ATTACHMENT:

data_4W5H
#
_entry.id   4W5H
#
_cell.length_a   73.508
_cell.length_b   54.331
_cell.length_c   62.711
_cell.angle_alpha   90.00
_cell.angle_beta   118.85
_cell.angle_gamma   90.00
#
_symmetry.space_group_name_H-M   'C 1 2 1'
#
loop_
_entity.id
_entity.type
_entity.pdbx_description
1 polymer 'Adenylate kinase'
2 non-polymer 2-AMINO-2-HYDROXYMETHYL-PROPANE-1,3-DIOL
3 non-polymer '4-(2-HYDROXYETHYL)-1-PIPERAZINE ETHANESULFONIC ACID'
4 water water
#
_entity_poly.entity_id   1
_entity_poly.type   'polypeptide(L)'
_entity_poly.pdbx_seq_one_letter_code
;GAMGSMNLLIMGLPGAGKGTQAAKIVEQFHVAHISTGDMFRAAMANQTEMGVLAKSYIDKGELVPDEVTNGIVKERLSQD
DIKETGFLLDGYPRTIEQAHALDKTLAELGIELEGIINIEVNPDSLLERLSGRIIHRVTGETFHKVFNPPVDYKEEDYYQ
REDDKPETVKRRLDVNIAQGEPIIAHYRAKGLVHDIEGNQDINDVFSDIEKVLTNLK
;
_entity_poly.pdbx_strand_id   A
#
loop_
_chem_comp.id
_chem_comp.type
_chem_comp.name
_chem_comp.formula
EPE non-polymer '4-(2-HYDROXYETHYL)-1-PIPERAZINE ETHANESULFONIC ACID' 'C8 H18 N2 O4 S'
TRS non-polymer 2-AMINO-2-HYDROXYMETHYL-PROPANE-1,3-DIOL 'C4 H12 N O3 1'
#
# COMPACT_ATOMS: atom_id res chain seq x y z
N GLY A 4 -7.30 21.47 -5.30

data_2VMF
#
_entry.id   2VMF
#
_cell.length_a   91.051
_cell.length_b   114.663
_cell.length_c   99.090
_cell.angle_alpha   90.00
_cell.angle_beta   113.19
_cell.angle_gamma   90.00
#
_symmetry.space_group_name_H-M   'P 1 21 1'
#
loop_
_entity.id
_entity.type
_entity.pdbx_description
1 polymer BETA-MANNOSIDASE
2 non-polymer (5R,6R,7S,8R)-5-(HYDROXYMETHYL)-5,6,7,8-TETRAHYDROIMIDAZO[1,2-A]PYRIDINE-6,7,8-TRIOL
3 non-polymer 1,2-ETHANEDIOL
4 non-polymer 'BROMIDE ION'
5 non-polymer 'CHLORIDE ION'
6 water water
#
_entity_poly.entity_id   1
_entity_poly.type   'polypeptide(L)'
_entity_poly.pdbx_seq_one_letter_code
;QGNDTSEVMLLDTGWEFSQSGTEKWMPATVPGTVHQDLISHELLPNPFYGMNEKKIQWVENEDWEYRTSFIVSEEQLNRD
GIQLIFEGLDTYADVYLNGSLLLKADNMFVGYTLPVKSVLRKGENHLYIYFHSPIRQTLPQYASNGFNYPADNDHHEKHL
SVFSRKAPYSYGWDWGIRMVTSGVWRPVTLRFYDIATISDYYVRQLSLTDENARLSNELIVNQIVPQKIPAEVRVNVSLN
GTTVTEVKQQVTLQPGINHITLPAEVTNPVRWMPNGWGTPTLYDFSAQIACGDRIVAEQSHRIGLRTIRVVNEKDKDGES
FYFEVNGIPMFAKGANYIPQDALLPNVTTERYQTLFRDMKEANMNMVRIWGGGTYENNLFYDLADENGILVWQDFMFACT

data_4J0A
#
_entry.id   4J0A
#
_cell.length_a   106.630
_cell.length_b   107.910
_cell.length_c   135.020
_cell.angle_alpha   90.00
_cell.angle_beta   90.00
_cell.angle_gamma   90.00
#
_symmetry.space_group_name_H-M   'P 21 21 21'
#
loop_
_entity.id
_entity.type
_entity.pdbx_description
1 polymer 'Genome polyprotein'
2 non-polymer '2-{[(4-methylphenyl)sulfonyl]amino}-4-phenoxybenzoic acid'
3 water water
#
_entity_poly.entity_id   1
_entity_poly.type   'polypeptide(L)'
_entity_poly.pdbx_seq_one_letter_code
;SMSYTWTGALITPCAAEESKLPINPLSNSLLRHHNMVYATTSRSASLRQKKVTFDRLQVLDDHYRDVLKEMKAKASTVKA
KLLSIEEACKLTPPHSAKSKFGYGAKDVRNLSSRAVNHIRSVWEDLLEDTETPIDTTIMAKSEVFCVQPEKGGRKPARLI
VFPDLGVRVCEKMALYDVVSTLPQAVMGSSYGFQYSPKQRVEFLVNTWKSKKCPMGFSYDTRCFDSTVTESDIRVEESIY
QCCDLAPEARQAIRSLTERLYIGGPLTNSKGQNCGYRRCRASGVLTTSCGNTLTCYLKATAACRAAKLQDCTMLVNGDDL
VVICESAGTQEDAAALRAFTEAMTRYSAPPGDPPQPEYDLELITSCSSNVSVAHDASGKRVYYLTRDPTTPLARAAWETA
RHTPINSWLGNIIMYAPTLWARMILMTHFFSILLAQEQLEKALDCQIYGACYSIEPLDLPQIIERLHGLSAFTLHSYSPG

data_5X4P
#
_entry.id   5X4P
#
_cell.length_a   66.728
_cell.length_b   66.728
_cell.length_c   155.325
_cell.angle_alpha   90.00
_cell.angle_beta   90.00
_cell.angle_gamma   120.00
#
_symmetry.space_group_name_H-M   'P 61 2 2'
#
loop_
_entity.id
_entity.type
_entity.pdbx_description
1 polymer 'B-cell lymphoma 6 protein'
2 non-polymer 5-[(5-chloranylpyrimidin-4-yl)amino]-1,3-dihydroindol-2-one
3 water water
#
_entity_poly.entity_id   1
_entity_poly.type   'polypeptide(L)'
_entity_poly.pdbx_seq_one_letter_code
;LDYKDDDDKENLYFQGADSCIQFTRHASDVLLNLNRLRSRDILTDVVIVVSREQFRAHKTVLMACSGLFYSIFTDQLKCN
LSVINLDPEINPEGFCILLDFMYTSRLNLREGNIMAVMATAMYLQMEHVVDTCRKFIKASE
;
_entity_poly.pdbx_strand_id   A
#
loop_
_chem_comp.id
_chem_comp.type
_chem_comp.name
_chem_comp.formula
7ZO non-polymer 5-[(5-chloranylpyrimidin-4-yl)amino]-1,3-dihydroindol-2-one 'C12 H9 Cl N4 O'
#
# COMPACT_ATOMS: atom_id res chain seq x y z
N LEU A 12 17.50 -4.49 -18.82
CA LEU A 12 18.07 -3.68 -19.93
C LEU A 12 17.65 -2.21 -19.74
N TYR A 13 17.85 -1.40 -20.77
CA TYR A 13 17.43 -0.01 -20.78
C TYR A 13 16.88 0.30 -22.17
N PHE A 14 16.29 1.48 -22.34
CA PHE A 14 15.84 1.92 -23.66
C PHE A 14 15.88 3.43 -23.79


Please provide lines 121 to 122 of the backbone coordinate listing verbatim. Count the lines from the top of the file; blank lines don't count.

1 polymer 'B-cell lymphoma 6 protein'
2 non-polymer 5-[(5-chloranylpyrimidin-4-yl)amino]-1,3-dihydroindol-2-one